Everything you've been afraid to ask about sex in cyberspace
By Rob Baedeker
WebMD Medical News
Reviewed By Sheldon Marks, MD
I was having sex with a Dutch girl when my wife walked in. "What do you think about this?" I asked.
"Um," she said. "It's a little weird."
The Dutch girl wasn't real. Well, not really real? She was an avatar in Second Life, the online, 3D, digital world developed by San Francisco company Linden Labs. But there was a real person on a computer somewhere in the world making her avatar have sex with my avatar by clicking a pink ball on the ground. I don't know where the real user was located, but our virtual meeting space within Second Life was called "The Netherlands." Or maybe "she" was really a he, controlling a female avatar. Impossible to say for sure.
If it's not clear already, "virtual sex" can be a little complicated.
Virtual sex, teledildonics, and real life
"It's not sex but it is sex," says Regina Lynn, author of The Sexual Revolution 2.0 and a columnist on sex and technology for Wired.com. "I don't like the phrase 'virtual sex,'" Lynn says, "because it trivializes the experience. There are many ways to share sex with people in virtual spaces, and you still have to communicate to the other person what you like and don't like. It's such a mental and emotional experience. That's part of what turns people on."
From adult video games to instant messaging and chat rooms to web cams to online interactive worlds to Internet-enabled sex toys, the means for enjoying erotic experience via a remote connection seem to be multiplying faster than you can say "teledildonics."
For the uninitiated, teledildonics (or cyberdildonics) refers to sex toys that can be controlled with a computer. The "Sinulator," for example, produced by Sinulate Entertainment in Sunnyvale, California, is a wireless vibrator that connects to any computer with an Internet hookup and a Windows operating system.
The Sinulator's counterpart is the "Interactive Fleshlight," a penis sleeve for men that transmits in-and-out action into vibrations for the Sinulator on the other end. "Just install the software," says Sinulate's web site, "plug in your Interactive Fleshlight, and pick a partner!"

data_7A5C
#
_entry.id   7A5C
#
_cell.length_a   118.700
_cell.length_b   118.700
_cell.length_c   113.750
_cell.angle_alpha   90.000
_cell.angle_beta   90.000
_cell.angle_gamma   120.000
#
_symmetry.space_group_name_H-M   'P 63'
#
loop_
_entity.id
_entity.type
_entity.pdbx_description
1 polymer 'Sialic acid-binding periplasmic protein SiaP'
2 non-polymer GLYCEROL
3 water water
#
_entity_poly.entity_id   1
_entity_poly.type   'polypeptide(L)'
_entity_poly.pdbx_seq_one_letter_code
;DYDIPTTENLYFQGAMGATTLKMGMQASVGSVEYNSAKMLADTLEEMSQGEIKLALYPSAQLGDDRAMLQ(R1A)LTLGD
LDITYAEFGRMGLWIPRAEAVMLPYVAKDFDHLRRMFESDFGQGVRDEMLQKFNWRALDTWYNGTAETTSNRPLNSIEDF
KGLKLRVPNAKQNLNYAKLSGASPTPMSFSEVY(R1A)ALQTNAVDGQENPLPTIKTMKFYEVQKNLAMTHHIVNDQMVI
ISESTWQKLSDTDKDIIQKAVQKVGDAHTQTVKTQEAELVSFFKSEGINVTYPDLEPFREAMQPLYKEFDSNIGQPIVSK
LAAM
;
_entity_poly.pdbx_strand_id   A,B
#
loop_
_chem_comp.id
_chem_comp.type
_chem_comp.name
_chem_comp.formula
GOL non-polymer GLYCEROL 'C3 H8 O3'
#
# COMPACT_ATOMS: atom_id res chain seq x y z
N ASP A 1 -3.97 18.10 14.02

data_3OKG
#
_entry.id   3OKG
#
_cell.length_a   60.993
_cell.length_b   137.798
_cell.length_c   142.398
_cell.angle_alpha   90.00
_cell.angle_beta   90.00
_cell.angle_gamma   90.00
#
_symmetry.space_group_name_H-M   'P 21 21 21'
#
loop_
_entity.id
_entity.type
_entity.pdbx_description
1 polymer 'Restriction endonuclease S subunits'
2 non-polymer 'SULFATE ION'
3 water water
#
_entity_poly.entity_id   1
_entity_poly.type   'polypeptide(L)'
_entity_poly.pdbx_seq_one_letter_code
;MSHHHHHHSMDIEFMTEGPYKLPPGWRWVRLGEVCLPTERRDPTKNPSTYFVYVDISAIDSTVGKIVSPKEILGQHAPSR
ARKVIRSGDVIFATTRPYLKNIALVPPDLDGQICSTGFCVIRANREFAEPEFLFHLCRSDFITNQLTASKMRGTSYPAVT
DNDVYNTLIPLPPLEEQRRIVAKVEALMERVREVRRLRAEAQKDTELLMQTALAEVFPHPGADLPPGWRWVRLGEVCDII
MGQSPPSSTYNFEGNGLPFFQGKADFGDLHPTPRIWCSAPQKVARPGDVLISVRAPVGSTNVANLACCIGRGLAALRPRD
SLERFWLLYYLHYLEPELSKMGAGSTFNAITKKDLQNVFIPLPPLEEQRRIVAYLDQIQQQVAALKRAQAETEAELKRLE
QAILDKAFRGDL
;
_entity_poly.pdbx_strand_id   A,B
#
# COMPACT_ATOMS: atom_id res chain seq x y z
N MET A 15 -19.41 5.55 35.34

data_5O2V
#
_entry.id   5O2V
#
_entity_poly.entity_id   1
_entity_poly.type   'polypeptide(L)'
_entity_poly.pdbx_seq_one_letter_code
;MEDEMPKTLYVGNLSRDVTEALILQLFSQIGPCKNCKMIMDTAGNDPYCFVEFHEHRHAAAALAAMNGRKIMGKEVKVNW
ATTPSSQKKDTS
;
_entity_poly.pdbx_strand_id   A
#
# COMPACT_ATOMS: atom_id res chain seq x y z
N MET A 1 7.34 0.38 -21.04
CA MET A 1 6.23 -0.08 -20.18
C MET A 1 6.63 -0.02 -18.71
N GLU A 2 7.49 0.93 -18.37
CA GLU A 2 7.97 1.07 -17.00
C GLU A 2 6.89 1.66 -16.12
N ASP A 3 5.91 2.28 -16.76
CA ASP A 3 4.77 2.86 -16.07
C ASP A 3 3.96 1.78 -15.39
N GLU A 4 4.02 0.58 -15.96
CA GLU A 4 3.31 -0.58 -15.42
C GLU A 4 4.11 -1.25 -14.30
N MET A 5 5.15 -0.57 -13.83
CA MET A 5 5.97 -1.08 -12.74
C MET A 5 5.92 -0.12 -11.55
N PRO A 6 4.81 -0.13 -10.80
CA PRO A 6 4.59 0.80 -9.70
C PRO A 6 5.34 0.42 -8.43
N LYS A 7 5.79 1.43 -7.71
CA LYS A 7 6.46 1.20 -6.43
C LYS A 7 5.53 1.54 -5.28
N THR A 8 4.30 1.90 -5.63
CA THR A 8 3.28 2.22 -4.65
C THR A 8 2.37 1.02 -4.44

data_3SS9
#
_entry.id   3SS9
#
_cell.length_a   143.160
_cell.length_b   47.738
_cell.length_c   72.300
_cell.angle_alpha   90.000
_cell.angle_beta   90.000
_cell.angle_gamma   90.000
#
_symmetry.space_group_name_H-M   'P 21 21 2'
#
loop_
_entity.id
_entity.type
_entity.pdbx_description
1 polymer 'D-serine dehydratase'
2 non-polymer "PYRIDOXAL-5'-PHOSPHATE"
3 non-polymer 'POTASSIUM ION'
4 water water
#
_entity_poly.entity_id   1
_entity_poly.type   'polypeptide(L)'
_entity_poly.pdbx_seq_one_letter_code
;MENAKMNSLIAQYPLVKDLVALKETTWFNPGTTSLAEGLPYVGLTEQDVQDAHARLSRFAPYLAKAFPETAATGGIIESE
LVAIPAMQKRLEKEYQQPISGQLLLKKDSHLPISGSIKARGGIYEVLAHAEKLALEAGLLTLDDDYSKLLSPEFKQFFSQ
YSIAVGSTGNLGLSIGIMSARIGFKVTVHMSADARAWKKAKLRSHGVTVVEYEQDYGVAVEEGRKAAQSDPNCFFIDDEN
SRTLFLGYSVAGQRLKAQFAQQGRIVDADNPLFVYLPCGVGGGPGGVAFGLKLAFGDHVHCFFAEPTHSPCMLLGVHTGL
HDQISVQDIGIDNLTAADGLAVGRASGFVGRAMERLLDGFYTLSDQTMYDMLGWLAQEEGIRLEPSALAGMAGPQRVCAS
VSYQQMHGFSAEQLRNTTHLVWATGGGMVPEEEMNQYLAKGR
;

Technology and long-distance sex
Kyle Machulis, operator of slashdong.org, a Web site about the combination of sex and technology and a self-described "tinkerer/hacker/pioneer/visionary in the realm of sex technology," is a major proponent of open-source teledildonics. But, he says, the real-world functionality of computer-enabled sex toys hasn't really caught up with its potential. "There are some cool ideas that just don't work in implementation," he says. Still, says Machulis, teledildonics are "changing long-distance relationships for the better," allowing couples to "finally be physical over the wire." And, he argues, we "haven't even seen the tip of the iceberg" in the field of virtual sex toys.
Allowing separated couples to stay in touch, almost literally, is only one of the many positive aspects that virtual-sex advocates see in the refinement of - and increasingly widespread access to - cyber-sex technologies. "One of the huge benefits is safety," says Brenda Brathwaite, a veteran video game developer (whose credits include Playboy: The Mansion) and author of Sex in Video Games. In addition to STD-free interactions, Brathwaite says virtual worlds offer users the ability to explore sexuality in an anonymous environment. "There's no safer place to meet," she says, "than in a virtual world."
The Internet can also be a boon for busy adults, Brathwaite says, allowing people to have social and romantic encounters online that they simply don't have time for in conventional space. "For a busy single mom or dad whose life is packed with activity," she says, "at the end of the day virtual worlds can allow them to socialize."